The best productions of 2016
By Charles Brousse
Here we go again. Time for the year’s “Top 10” list.
Why 10? I don’t have the slightest idea, except that it’s a nice round number that somebody, somewhere, chose and eventually the herd followed. Anyway, concerns over turning an art form into a horse race have led me to resist, even though various editors have given what at times were strong hints that they would be mighty pleased if I joined the crowd. “People like lists” is the reason usually given.
Faced with that incontrovertible assertion, after much soul searching and without any pressure from my current editor, I’ve decided to capitulate. Forthwith, in reverse order, are my 2016 Top 10. All but one (Bad Jews, No. 5, a beautiful production that was outside my usual beat) were reviewed in the Pacific Sun.
10. You Never Can Tell, by George Bernard Shaw; produced by Orinda’s California Shakespeare Theater (Sun review, Aug. 17): One of Shaw’s lesser-known comedies, this was an enormous crowd-pleaser. Cal Shakes provided wonderful costumes, sets, music and a cast who seemed to be having as much fun pleasing us as we were in watching them.
9. Our Enemies, by Yussef El Guindi; produced by San Francisco’s Golden Thread Productions (Sun review, Nov. 9): Explored the problem of self-identity: If you’re a hyphenated American (in this case, a Muslim Arab-American), who are you? And who will you allow to speak in your name? It’s provocative material, skillfully handled.
8. Pride and Prejudice—the Musical, score and lyrics by Rita Abrams, book by Josie Brown; produced by Independent Actors of Marin (Sun review, Oct. 5): Jane Austen’s classic novel, adapted for musical theater, comes out with a fresh luster that clings close to the original, but adds the pleasure of Abrams’ catchy songs and a dance or two.
7. City of Angels, score by Cy Coleman, lyrics by David Zippel, book by Larry Gelbart; produced by San Francisco Playhouse (Sun review, July 27). A sophisticated script, superb cast, a great band and inspired production values made this a rare treat. There were also some serious issues buried inside what was essentially an entertaining noir.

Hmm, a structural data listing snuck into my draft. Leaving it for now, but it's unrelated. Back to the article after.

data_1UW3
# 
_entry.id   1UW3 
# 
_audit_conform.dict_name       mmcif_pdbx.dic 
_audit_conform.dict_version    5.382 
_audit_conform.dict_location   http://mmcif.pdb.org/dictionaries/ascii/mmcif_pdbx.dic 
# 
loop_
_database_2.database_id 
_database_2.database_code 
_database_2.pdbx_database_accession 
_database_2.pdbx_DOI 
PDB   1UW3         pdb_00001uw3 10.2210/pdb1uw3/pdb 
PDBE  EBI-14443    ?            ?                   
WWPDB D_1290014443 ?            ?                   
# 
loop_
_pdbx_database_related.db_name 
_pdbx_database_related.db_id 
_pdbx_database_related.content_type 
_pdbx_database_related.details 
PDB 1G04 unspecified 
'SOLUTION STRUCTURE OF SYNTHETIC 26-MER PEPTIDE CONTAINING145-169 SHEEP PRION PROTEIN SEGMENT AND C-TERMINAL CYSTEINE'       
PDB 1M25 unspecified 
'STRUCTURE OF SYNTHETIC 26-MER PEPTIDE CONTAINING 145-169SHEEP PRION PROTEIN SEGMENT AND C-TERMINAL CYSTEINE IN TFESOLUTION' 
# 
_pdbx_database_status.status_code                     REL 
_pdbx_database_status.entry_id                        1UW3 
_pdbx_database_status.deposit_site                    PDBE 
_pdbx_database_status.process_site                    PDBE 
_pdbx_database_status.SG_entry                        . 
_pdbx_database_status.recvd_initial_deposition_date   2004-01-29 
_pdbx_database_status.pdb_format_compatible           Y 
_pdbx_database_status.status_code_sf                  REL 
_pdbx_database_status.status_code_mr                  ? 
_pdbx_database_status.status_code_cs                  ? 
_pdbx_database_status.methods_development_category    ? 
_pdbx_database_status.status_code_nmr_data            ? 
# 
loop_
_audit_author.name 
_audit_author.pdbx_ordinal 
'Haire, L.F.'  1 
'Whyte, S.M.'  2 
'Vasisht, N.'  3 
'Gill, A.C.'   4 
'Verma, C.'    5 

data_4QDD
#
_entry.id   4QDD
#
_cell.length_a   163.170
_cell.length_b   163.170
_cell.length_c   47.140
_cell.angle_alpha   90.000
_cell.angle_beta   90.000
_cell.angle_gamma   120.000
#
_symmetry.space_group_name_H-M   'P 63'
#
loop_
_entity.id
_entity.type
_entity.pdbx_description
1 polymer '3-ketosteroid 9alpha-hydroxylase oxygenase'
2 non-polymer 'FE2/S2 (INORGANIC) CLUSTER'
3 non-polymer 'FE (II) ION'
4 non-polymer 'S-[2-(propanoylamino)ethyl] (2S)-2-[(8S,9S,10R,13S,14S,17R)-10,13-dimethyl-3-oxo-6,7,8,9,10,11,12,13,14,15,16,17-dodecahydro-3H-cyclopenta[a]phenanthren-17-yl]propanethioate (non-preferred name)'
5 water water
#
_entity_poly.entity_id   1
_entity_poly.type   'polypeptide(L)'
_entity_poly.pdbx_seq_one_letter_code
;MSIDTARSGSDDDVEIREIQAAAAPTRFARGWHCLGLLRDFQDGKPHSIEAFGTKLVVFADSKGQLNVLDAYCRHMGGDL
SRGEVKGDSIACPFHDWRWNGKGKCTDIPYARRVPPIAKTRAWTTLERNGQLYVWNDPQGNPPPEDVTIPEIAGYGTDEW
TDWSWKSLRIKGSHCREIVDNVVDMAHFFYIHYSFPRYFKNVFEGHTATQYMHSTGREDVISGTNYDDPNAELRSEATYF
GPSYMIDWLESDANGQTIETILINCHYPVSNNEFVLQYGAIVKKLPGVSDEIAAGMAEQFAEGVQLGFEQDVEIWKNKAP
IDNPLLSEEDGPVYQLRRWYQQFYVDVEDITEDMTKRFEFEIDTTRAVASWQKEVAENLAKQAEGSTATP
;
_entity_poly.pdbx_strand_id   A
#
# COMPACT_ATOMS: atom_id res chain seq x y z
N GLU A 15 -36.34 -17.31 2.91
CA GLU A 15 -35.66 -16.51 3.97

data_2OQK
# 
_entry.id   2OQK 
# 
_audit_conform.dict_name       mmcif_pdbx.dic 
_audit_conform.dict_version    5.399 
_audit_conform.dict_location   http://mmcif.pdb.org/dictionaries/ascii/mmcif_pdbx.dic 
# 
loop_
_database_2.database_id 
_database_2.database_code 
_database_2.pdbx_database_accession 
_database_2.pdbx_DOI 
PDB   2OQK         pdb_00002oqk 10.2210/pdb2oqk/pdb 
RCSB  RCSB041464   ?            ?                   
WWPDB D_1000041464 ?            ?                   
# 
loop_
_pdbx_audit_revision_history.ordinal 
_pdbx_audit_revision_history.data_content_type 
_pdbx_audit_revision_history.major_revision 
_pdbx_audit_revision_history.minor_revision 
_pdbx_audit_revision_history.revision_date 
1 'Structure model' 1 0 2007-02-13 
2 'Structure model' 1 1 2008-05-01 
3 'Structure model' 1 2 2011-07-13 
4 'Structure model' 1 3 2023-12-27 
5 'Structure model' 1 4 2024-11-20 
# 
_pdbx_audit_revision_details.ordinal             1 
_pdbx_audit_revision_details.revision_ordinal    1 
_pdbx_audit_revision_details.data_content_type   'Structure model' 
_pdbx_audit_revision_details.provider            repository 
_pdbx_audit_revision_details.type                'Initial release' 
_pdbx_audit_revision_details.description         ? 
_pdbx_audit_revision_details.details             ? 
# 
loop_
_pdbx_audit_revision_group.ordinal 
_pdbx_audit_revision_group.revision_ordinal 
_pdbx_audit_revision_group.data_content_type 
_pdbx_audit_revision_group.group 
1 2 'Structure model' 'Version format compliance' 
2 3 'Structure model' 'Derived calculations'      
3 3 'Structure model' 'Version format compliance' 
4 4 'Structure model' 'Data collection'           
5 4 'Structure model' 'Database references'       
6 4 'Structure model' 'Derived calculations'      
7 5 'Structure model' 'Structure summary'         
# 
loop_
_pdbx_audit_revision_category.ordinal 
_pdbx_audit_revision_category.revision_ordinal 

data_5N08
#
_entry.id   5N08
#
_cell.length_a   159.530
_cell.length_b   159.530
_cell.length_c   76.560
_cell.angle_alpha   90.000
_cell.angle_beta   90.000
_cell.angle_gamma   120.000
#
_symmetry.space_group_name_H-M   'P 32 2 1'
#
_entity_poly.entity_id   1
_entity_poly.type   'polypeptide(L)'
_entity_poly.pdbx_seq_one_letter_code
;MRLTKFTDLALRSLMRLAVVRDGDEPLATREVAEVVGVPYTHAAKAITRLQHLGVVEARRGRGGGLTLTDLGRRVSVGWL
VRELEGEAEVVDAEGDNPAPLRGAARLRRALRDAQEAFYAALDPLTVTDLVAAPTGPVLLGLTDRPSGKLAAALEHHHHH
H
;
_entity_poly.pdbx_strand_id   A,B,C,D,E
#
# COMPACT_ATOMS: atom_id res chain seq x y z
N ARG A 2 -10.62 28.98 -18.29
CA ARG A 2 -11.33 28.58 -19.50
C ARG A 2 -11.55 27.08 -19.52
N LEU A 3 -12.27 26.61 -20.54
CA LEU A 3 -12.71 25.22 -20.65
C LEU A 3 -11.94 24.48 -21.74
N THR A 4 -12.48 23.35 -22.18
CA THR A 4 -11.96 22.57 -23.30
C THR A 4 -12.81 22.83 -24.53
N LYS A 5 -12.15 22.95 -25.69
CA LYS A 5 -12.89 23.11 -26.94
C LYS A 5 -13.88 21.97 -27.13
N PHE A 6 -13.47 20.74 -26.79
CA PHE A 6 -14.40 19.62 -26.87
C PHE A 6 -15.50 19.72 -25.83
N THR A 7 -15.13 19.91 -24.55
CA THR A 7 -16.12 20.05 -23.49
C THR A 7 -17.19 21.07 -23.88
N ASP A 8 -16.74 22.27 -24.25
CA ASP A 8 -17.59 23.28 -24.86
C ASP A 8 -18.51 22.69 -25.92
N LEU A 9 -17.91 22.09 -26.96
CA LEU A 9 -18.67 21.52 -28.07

6. Master Harold … and the Boys, by Athol Fugard; produced by Berkeley’s Aurora Theatre Company (Sun review, June 29). Fugard brought South Africa’s apartheid policies to the world stage, and I think this is the finest example of his work. Aurora’s production, sensitively directed by Timothy Near, gave us an insider’s view of race relations in the regime’s final days.
5. Bad Jews, by Joshua Harmon; produced by Santa Rosa’s ambitious Left Edge Theatre: A “comedy” that raised family dysfunction, Jewish style, into the realm of high art. Wonderfully staged and acted, the sold-out opening night audience sat transfixed for a full hour and 40 minutes before leaping to its feet to cheer and applaud—a response that I heard was repeated throughout the run.
4. West Side Story, score by Leonard Bernstein, lyrics by Stephen Sondheim, book by Arthur Laurents; produced by the Mountain Play Association in Sidney B. Cushing Memorial Amphitheatre (Sun review, May 25). Whatever the weather, afternoons were never brighter on Mt. Tam than they were for this year’s Mountain Play. Everything came together, from performances to sound quality—a positive omen for the event’s future.
3. Gem of the Ocean, by August Wilson; produced by the Marin Theatre Company (Sun review, Jan. 27). A play of ideas and atmosphere, the production was distinguished by the magnificent performance of Margo Hall as the matriarch in a house full of unforgettable characters. Lovingly staged by Daniel Alexander Jones.
2. August: Osage County, by Tracy Letts; produced by the Marin Theatre Company (Sun review, Sept. 21). It’s becoming clear that Letts’ play is becoming an American classic. Tightly directed by Jasson Minadakis, the MTC production’s only fault was a multi-level girdered set that would have been fine if the actors were monkeys.
1. She Loves Me, score by Jerry Bock, lyrics by Sheldon Harnick, book by Joe Masteroff; produced by the San Francisco Playhouse (Sun review, Dec. 14). This irresistibly charming musical by a team (sans Masteroff) that also gave us Fiddler on the Roof is the only pick of the Top 10 still running. Playhouse co-founders Susi Damilano and Bill English went all out to make it a joyous holiday show, and they succeeded.
So there you have it. Happy New Year!